There are various types of software out there you can use to run tournaments. One that I can strongly recommend, and that's spreading all over the country, is Omnipong. I ran two tournaments with it last year, and it worked really well. (Because of conflicts with my weekend coaching, Charlene Liu took over as MDTTC tournament director - and she also uses Omnipong.) It's easy to learn, easy to use, and perhaps best of all, it puts all the results online, so anyone can see all of the results immediately afterwards - even the preliminary round robins.

Go to Omnipong, click on "Tournaments," and note just how widespread the software has become. Then pick out a tournament, any tournament, and click on "Results." Have fun exploring!

I emailed Craig Krum, the creator of the software, and asked if he could tell us about it. Below is his response. (Tournament directors should read and study every word, but the eyes of players will likely glaze over, and they should probably skip ahead to the next segment. Or perhaps read "Top Ten Ways to Play Your Best in a Tournament," or "Should You Play Tournaments When Working on Something New?," or perhaps "Tournament Toughness.")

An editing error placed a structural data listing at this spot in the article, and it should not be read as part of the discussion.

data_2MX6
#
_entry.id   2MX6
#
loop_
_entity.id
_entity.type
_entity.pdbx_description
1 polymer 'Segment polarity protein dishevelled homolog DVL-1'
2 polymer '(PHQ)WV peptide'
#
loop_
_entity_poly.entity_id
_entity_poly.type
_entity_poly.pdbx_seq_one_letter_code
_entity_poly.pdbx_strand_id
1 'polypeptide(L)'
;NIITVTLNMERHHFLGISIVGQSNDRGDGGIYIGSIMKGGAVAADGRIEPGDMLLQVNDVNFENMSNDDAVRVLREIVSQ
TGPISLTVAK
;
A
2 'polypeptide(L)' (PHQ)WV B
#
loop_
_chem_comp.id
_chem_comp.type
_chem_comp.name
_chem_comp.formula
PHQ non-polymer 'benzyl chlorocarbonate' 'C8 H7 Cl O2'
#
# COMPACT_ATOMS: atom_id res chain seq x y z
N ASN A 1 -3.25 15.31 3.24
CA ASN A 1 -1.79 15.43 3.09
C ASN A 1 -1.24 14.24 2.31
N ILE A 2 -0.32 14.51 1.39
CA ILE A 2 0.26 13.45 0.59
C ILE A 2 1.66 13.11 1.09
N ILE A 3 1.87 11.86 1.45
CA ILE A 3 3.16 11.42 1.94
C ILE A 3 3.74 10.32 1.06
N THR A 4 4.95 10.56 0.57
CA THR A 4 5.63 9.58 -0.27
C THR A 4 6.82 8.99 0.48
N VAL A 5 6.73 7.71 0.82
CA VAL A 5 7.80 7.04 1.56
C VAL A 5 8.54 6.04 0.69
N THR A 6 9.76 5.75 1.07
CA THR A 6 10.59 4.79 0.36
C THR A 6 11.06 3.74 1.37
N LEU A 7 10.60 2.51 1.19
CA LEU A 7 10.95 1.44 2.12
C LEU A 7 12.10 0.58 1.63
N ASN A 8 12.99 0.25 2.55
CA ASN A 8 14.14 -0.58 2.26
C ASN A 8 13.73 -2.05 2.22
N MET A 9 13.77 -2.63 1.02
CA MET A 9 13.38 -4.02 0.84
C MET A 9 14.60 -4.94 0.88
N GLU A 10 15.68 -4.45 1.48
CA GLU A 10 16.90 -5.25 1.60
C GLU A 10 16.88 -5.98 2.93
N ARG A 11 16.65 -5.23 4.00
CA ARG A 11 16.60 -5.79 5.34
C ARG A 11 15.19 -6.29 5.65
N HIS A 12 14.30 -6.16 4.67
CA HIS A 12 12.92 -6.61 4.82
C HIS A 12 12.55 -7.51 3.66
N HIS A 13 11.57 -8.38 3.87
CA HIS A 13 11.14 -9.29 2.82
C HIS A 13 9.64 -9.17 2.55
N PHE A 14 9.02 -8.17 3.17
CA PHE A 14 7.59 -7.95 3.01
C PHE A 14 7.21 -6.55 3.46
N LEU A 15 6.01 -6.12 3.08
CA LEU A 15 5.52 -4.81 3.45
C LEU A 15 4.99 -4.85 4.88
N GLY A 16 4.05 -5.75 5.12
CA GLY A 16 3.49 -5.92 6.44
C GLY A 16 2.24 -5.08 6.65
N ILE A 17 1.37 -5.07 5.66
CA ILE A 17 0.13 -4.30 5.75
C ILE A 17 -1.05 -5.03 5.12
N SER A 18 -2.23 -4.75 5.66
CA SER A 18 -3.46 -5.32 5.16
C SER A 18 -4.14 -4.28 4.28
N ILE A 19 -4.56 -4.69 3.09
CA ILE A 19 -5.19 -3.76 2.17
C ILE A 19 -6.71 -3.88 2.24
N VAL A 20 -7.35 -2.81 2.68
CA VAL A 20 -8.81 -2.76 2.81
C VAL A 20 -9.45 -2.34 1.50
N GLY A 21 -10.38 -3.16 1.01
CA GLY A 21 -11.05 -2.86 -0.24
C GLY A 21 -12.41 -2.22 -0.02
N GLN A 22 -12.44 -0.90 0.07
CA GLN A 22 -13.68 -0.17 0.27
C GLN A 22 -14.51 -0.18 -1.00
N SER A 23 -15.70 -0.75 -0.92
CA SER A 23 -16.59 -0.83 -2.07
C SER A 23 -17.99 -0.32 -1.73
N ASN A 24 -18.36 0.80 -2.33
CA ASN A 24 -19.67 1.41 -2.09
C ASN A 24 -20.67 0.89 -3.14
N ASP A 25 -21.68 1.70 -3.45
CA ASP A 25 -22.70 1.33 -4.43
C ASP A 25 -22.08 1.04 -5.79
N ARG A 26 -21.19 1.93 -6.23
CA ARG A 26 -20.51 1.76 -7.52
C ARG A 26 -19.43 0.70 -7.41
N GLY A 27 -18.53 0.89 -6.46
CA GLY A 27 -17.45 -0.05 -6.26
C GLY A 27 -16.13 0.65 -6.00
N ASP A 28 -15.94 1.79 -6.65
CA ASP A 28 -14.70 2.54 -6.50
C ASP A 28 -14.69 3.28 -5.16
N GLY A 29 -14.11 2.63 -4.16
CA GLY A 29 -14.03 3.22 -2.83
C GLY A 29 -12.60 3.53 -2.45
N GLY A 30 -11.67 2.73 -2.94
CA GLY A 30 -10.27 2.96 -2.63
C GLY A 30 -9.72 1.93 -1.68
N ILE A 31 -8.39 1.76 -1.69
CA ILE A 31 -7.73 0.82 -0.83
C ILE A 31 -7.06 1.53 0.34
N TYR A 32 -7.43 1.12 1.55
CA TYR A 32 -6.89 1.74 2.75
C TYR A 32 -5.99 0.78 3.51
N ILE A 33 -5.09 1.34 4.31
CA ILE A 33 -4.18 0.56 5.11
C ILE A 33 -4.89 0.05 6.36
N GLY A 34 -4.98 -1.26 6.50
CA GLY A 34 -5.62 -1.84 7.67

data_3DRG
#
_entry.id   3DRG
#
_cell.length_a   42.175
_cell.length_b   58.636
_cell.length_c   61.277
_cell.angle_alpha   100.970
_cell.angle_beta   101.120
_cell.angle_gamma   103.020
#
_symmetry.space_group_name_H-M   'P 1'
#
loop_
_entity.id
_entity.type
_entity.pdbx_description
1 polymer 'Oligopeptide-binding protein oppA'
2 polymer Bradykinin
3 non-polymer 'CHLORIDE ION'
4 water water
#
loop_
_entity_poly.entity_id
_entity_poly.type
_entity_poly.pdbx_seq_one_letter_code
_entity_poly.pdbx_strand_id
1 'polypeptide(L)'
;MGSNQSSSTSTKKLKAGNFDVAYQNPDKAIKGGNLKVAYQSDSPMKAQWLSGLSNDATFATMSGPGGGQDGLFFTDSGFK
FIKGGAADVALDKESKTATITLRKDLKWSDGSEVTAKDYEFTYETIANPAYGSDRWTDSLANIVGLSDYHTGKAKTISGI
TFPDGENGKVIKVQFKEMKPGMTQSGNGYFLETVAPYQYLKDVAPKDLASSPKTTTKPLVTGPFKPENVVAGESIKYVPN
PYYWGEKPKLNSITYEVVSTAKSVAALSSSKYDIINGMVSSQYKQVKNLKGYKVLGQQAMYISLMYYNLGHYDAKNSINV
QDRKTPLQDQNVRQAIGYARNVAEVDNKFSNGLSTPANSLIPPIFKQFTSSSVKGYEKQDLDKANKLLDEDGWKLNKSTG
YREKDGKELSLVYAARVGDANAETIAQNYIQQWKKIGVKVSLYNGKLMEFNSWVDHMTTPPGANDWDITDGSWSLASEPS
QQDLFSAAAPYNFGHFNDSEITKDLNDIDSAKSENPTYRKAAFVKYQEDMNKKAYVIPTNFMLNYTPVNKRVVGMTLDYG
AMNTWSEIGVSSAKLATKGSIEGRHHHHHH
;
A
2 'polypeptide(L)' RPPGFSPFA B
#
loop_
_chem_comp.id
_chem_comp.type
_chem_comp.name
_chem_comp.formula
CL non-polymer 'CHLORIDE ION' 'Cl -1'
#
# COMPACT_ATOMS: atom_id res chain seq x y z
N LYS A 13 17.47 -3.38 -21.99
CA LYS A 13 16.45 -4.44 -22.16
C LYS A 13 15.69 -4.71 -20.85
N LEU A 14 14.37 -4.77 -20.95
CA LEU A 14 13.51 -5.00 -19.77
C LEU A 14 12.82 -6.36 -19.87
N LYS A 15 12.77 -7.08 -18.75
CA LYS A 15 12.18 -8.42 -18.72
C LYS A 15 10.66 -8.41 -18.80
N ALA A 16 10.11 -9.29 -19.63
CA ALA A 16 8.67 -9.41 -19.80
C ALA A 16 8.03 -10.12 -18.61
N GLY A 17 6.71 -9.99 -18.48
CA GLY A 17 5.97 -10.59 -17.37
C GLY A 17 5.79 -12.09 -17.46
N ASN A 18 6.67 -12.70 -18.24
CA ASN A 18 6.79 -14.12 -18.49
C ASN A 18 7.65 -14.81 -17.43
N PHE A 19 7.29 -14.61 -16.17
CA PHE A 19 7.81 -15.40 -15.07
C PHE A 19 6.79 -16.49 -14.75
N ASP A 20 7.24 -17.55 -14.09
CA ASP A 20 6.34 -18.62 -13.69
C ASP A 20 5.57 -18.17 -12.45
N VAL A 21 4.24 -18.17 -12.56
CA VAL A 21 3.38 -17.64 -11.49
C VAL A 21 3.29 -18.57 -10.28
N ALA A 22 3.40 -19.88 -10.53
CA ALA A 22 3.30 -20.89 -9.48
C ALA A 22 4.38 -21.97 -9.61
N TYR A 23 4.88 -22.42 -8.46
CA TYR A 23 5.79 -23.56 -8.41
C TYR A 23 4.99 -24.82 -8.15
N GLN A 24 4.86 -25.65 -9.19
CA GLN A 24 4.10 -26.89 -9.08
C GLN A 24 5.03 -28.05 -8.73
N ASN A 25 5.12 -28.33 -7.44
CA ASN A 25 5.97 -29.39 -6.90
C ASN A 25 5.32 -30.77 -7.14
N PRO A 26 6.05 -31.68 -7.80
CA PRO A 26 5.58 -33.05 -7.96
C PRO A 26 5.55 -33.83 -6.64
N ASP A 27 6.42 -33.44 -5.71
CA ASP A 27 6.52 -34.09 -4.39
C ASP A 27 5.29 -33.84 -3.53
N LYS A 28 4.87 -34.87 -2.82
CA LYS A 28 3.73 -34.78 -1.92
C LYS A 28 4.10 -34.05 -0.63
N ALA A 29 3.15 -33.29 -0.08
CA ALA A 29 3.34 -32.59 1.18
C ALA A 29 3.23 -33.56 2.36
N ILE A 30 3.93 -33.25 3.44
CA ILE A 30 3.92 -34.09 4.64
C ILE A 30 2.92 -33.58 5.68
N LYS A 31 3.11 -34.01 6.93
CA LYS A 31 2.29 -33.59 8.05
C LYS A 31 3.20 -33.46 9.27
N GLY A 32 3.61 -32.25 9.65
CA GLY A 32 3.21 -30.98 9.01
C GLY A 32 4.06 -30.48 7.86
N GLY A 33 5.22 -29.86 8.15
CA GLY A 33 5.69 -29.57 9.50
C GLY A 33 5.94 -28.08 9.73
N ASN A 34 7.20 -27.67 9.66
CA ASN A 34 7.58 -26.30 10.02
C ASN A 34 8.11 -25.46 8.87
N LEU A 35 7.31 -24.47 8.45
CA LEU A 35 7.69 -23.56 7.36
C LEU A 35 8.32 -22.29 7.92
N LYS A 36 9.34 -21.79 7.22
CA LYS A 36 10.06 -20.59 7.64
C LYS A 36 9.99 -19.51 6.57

The Short Version:

  • Started development in the mid-90s as a personal tool to help run tournaments, which I had been doing by hand with Harold Kopper for the Rialto Table Tennis Club. Being a programmer I was able to keep adding the features that I needed to make my job easier.
  • I developed the internet version of OmniPong in 2011, so players would be able to sign up online, and to make the system available to other TDs. To date this version of OmniPong has been used by over 25 Directors to run over 200 tournaments. The tournaments range from unsanctioned events with 20 players, to the National Senior Games, with over 400 players. This total also includes 23 four-star events.
  • Nearly 2500 players have registered with OmniPong, so they can enter tournaments online.